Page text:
How tough are you?
If you’re tired of the same easy trails and long for a greater sense of adventure then we’ve got a treat for you – five of the toughest hikes in the SW.
These trails will give you a real test, just be sure you’re physically up to the challenge, have suitable gear (including the ten essentials) and are determined to take mother nature on.
Try these hikes and find out how tough you really are:
1. Mummy Head to Toe
It's a traverse across Mummy Mtn in Mt. Charleston, which is near Las Vegas, NV. During the adventure you will stand on four different peaks.
Distance: 8.5 miles
Elevation gain: 4,129 feet
Elevation of peaks: Mummy’s Forehead 11,040, Mummy’s Chin 11,037 feet, Mummy’s Tummy 11,542 feet, Mummy’s Toe 10,925 feet
Time: all day
What makes it so tough? No trail, four peaks and traversing around 11,000 feet for most of the day. (There's a five peak variation)
Inside info: Watch for loose rock. A car shuttle is required.
2. Norman Clyde
One of the toughest peaks in the Sierra and named after the most prolific mountaineer of the Sierra.
Distance: 13 miles – round trip
Elevation gain: 6,160 feet
Elevation peak: 13,920 feet
Time: Long day or backpack
What makes it so tough? It's a steep climb at high elevation and it's cold even in August. The route ascends the North Face.
Inside info: Attempt in late August/early Sept. Bring gloves and rap gear.
3. Four Peak Scramble in Red Rock Canyon
This is possibly the toughest rock scramble in the country! With virtually no trail it's all scrambling to four very different peaks: Juniper, Gunsight Notch, Rainbow and Mt. Wilson. Each of these peaks is a good hike; all four in one day is a killer hike.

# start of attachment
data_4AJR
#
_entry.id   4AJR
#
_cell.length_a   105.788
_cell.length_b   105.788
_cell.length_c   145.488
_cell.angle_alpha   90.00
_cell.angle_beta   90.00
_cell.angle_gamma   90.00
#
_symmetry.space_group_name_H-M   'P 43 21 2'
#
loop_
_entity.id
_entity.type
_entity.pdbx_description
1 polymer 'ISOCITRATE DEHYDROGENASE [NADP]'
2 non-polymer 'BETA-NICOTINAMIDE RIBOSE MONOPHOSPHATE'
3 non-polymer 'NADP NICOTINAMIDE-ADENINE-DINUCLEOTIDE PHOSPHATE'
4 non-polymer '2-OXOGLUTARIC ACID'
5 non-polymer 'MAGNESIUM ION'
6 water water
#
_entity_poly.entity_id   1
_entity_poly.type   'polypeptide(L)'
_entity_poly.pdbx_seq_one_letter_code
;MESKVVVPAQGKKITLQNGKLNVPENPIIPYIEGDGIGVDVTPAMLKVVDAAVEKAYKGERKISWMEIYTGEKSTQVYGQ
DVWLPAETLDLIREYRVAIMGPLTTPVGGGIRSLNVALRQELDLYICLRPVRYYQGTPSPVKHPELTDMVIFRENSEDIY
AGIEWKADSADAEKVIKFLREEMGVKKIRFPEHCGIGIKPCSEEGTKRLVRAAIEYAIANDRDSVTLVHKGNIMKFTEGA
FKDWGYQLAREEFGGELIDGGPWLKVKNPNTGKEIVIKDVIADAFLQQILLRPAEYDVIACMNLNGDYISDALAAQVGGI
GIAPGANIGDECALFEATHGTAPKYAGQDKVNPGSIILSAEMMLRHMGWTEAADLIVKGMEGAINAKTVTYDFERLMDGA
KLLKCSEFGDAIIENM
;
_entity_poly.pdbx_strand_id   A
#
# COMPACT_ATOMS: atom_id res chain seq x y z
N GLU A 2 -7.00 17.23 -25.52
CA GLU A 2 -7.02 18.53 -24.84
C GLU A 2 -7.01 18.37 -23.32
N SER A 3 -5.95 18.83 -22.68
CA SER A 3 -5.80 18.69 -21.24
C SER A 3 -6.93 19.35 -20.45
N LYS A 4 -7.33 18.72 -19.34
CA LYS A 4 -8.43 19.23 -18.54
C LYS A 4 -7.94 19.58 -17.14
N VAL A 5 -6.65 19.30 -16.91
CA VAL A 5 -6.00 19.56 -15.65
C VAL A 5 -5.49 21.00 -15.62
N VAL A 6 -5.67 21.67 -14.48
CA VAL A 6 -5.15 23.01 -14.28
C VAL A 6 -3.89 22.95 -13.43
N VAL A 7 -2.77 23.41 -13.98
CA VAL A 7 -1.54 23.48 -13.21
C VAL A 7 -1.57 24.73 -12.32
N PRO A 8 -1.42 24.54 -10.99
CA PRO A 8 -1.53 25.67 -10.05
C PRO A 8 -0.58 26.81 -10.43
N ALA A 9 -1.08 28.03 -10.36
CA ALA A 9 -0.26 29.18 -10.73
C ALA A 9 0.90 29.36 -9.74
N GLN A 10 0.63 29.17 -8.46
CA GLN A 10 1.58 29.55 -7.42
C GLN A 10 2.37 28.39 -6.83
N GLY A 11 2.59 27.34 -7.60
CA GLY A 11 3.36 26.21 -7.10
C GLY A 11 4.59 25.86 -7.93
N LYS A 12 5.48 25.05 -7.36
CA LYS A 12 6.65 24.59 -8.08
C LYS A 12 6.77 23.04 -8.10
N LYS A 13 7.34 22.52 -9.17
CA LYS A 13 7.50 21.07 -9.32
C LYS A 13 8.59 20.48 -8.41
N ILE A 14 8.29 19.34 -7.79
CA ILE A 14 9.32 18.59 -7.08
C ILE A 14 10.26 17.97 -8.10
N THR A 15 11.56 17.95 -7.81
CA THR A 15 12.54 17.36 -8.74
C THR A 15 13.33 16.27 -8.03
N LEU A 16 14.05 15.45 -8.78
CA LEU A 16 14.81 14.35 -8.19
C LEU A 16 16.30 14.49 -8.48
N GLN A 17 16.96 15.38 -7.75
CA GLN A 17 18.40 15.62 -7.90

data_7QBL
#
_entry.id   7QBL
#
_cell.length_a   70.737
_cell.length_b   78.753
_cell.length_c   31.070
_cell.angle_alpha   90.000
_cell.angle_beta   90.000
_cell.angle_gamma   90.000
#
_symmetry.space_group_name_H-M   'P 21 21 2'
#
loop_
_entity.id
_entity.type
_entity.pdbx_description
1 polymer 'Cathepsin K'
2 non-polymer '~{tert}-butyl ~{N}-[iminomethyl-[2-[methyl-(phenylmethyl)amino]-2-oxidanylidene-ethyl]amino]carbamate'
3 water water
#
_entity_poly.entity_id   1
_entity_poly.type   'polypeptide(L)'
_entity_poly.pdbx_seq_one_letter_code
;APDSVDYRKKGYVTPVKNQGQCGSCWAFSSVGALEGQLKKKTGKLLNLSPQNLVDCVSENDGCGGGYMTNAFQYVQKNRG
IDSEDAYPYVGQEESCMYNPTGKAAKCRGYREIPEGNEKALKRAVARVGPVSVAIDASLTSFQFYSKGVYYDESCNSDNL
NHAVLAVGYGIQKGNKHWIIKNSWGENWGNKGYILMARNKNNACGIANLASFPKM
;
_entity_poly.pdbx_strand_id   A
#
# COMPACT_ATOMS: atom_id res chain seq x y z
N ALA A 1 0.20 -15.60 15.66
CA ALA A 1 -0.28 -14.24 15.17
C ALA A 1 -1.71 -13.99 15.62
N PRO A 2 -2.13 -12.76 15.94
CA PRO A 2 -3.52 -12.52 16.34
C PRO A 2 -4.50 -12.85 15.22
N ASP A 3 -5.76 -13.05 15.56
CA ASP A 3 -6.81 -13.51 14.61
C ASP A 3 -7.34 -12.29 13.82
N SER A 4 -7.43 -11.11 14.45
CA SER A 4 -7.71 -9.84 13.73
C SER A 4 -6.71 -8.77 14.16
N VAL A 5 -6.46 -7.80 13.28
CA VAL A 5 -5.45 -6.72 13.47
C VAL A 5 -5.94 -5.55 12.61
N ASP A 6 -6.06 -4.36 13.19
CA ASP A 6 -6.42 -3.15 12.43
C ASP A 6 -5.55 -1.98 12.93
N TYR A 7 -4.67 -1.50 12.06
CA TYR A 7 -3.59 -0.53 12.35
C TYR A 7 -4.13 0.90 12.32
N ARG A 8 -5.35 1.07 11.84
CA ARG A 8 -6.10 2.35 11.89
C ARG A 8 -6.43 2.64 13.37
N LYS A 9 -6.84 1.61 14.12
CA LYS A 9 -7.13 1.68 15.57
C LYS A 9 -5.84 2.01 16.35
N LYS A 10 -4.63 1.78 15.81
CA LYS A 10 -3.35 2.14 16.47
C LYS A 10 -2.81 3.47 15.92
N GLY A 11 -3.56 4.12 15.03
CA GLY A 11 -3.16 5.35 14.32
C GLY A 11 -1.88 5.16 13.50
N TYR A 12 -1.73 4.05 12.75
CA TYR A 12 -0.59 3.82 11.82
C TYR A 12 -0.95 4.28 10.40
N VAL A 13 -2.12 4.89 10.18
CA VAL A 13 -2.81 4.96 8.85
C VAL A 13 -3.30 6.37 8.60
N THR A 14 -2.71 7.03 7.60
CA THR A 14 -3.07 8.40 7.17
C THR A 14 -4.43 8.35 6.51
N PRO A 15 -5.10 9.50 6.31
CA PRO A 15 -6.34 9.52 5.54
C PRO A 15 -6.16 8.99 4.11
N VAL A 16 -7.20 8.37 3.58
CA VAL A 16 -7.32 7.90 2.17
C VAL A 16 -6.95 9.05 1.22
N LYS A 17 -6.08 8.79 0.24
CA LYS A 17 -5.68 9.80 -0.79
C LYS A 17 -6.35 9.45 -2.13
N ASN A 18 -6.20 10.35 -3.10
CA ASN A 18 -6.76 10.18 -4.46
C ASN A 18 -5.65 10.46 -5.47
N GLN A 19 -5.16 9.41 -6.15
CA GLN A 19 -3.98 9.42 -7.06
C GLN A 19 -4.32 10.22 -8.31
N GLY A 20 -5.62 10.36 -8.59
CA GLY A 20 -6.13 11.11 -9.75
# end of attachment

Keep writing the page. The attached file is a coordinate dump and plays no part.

Distance: 9 miles – round trip
Elevation gain: 7,160 feet
Elevation peak: Juniper 6,109 feet, Gunsight Notch 6,200 feet, Rainbow 6,800 feet, Mt. Wilson 7,070 feet
Time: A very long day
What makes it so tough? Massive elevation loss after Juniper and Rainbow peaks. The toughest peak (Mt Wilson) is the last peak of the day!
Inside Info: Cache water before attempting this hike.
4. Mt. Sill
Another Sierra Peak with possibly the best vista in the Sierra! This is a very tough climb. Check out the stats below.
Distance: 20 miles – round trip
Elevation gain: 6,300 feet;
Elevation peak: 14,136 feet
Time: Long day or backpack
What makes it so tough? 20 miles and 6,300 feet in gain. Do I need to say more?
Inside info: Most camp at Sam Mack Meadows. This breaks up the climb. It's a trail hike to Sam Mack Meadows.
5. Badwater to Telescope Peak
Many hardcore hikers consider this the toughest hike in the country. You start at sea level and ascend to 11,049 feet! That's a lot of elevation gain. The hike is called Badwater to Telescope, but most start at Shorty's Well. It cuts out about four miles of walking across the desert in the middle of the night.
Distance: 21 miles (from Shorty’s Well to Mahogany Flats Trailhead)
Elevation gain: 11,300 feet
Elevation peak: 11,049 feet
Time: 12 to 16 hours
What makes it so tough? Gee, do you really need me to tell you? Also, logistically this is not an easy hike. Most hikers have a car at Mahogany Flats trailhead to make the hike shorter; otherwise, you have to retrace your steps descending 11,000 feet.